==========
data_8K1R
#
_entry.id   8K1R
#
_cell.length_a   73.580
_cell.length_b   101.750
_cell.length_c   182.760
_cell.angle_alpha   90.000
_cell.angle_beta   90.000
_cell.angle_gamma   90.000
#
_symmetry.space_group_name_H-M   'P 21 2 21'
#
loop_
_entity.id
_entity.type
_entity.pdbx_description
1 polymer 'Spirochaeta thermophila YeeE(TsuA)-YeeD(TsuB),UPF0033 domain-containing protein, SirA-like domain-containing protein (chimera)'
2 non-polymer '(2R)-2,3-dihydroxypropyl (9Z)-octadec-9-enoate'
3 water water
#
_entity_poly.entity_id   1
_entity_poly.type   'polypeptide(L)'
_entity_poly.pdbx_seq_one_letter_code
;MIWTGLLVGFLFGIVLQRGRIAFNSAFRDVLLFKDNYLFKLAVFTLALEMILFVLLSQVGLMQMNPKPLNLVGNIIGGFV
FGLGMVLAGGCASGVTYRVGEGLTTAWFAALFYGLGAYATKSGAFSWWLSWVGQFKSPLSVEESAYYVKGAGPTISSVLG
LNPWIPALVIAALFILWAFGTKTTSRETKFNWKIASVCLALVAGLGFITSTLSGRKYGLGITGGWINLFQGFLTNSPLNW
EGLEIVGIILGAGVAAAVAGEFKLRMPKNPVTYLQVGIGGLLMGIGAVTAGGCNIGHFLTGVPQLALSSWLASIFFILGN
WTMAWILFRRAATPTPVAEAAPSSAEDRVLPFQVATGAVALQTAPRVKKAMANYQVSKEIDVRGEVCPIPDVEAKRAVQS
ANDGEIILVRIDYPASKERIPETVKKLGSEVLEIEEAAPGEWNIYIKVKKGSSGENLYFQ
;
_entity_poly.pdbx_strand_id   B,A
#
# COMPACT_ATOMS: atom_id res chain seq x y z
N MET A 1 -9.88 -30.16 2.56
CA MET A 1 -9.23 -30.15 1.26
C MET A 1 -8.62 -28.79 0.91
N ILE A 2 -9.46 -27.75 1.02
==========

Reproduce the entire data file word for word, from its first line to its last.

data_8K1R
#
_entry.id   8K1R
#
_cell.length_a   73.580
_cell.length_b   101.750
_cell.length_c   182.760
_cell.angle_alpha   90.000
_cell.angle_beta   90.000
_cell.angle_gamma   90.000
#
_symmetry.space_group_name_H-M   'P 21 2 21'
#
loop_
_entity.id
_entity.type
_entity.pdbx_description
1 polymer 'Spirochaeta thermophila YeeE(TsuA)-YeeD(TsuB),UPF0033 domain-containing protein, SirA-like domain-containing protein (chimera)'
2 non-polymer '(2R)-2,3-dihydroxypropyl (9Z)-octadec-9-enoate'
3 water water
#
_entity_poly.entity_id   1
_entity_poly.type   'polypeptide(L)'
_entity_poly.pdbx_seq_one_letter_code
;MIWTGLLVGFLFGIVLQRGRIAFNSAFRDVLLFKDNYLFKLAVFTLALEMILFVLLSQVGLMQMNPKPLNLVGNIIGGFV
FGLGMVLAGGCASGVTYRVGEGLTTAWFAALFYGLGAYATKSGAFSWWLSWVGQFKSPLSVEESAYYVKGAGPTISSVLG
LNPWIPALVIAALFILWAFGTKTTSRETKFNWKIASVCLALVAGLGFITSTLSGRKYGLGITGGWINLFQGFLTNSPLNW
EGLEIVGIILGAGVAAAVAGEFKLRMPKNPVTYLQVGIGGLLMGIGAVTAGGCNIGHFLTGVPQLALSSWLASIFFILGN
WTMAWILFRRAATPTPVAEAAPSSAEDRVLPFQVATGAVALQTAPRVKKAMANYQVSKEIDVRGEVCPIPDVEAKRAVQS
ANDGEIILVRIDYPASKERIPETVKKLGSEVLEIEEAAPGEWNIYIKVKKGSSGENLYFQ
;
_entity_poly.pdbx_strand_id   B,A
#
# COMPACT_ATOMS: atom_id res chain seq x y z
N MET A 1 -9.88 -30.16 2.56
CA MET A 1 -9.23 -30.15 1.26
C MET A 1 -8.62 -28.79 0.91
N ILE A 2 -9.46 -27.75 1.02